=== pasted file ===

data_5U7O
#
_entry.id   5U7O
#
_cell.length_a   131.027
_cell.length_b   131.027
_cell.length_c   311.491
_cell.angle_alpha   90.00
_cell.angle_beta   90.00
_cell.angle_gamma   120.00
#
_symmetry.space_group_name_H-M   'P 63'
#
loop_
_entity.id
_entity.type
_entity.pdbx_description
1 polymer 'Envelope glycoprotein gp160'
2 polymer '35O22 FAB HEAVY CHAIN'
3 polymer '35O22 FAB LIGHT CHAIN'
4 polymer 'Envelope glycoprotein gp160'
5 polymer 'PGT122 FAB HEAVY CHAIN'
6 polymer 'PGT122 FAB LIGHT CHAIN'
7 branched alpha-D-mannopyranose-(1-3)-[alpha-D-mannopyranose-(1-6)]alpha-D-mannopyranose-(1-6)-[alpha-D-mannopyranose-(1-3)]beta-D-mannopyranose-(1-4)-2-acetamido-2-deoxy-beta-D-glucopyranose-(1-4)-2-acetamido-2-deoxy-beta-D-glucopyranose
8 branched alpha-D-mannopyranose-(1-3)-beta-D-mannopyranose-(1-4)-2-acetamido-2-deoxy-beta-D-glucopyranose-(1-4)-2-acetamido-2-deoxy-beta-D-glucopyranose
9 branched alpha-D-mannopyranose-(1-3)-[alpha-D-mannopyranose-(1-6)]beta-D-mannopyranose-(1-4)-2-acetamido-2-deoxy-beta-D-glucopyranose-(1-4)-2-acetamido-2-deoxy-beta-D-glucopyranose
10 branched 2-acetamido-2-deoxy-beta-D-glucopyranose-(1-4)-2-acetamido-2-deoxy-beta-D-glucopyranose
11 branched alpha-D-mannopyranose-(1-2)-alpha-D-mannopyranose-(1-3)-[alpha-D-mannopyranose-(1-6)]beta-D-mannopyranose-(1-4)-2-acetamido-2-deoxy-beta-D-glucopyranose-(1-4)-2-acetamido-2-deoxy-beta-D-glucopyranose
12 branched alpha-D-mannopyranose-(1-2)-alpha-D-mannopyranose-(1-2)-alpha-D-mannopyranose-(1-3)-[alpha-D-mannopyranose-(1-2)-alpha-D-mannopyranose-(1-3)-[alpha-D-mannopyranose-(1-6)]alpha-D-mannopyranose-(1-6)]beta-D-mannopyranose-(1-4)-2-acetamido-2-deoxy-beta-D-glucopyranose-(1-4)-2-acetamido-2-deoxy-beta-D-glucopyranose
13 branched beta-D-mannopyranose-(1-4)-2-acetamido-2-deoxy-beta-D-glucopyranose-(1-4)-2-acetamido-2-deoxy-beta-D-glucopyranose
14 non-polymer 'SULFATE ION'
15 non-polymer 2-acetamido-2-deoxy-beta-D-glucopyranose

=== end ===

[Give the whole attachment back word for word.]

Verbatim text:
data_5U7O
#
_entry.id   5U7O
#
_cell.length_a   131.027
_cell.length_b   131.027
_cell.length_c   311.491
_cell.angle_alpha   90.00
_cell.angle_beta   90.00
_cell.angle_gamma   120.00
#
_symmetry.space_group_name_H-M   'P 63'
#
loop_
_entity.id
_entity.type
_entity.pdbx_description
1 polymer 'Envelope glycoprotein gp160'
2 polymer '35O22 FAB HEAVY CHAIN'
3 polymer '35O22 FAB LIGHT CHAIN'
4 polymer 'Envelope glycoprotein gp160'
5 polymer 'PGT122 FAB HEAVY CHAIN'
6 polymer 'PGT122 FAB LIGHT CHAIN'
7 branched alpha-D-mannopyranose-(1-3)-[alpha-D-mannopyranose-(1-6)]alpha-D-mannopyranose-(1-6)-[alpha-D-mannopyranose-(1-3)]beta-D-mannopyranose-(1-4)-2-acetamido-2-deoxy-beta-D-glucopyranose-(1-4)-2-acetamido-2-deoxy-beta-D-glucopyranose
8 branched alpha-D-mannopyranose-(1-3)-beta-D-mannopyranose-(1-4)-2-acetamido-2-deoxy-beta-D-glucopyranose-(1-4)-2-acetamido-2-deoxy-beta-D-glucopyranose
9 branched alpha-D-mannopyranose-(1-3)-[alpha-D-mannopyranose-(1-6)]beta-D-mannopyranose-(1-4)-2-acetamido-2-deoxy-beta-D-glucopyranose-(1-4)-2-acetamido-2-deoxy-beta-D-glucopyranose
10 branched 2-acetamido-2-deoxy-beta-D-glucopyranose-(1-4)-2-acetamido-2-deoxy-beta-D-glucopyranose
11 branched alpha-D-mannopyranose-(1-2)-alpha-D-mannopyranose-(1-3)-[alpha-D-mannopyranose-(1-6)]beta-D-mannopyranose-(1-4)-2-acetamido-2-deoxy-beta-D-glucopyranose-(1-4)-2-acetamido-2-deoxy-beta-D-glucopyranose
12 branched alpha-D-mannopyranose-(1-2)-alpha-D-mannopyranose-(1-2)-alpha-D-mannopyranose-(1-3)-[alpha-D-mannopyranose-(1-2)-alpha-D-mannopyranose-(1-3)-[alpha-D-mannopyranose-(1-6)]alpha-D-mannopyranose-(1-6)]beta-D-mannopyranose-(1-4)-2-acetamido-2-deoxy-beta-D-glucopyranose-(1-4)-2-acetamido-2-deoxy-beta-D-glucopyranose
13 branched beta-D-mannopyranose-(1-4)-2-acetamido-2-deoxy-beta-D-glucopyranose-(1-4)-2-acetamido-2-deoxy-beta-D-glucopyranose
14 non-polymer 'SULFATE ION'
15 non-polymer 2-acetamido-2-deoxy-beta-D-glucopyranose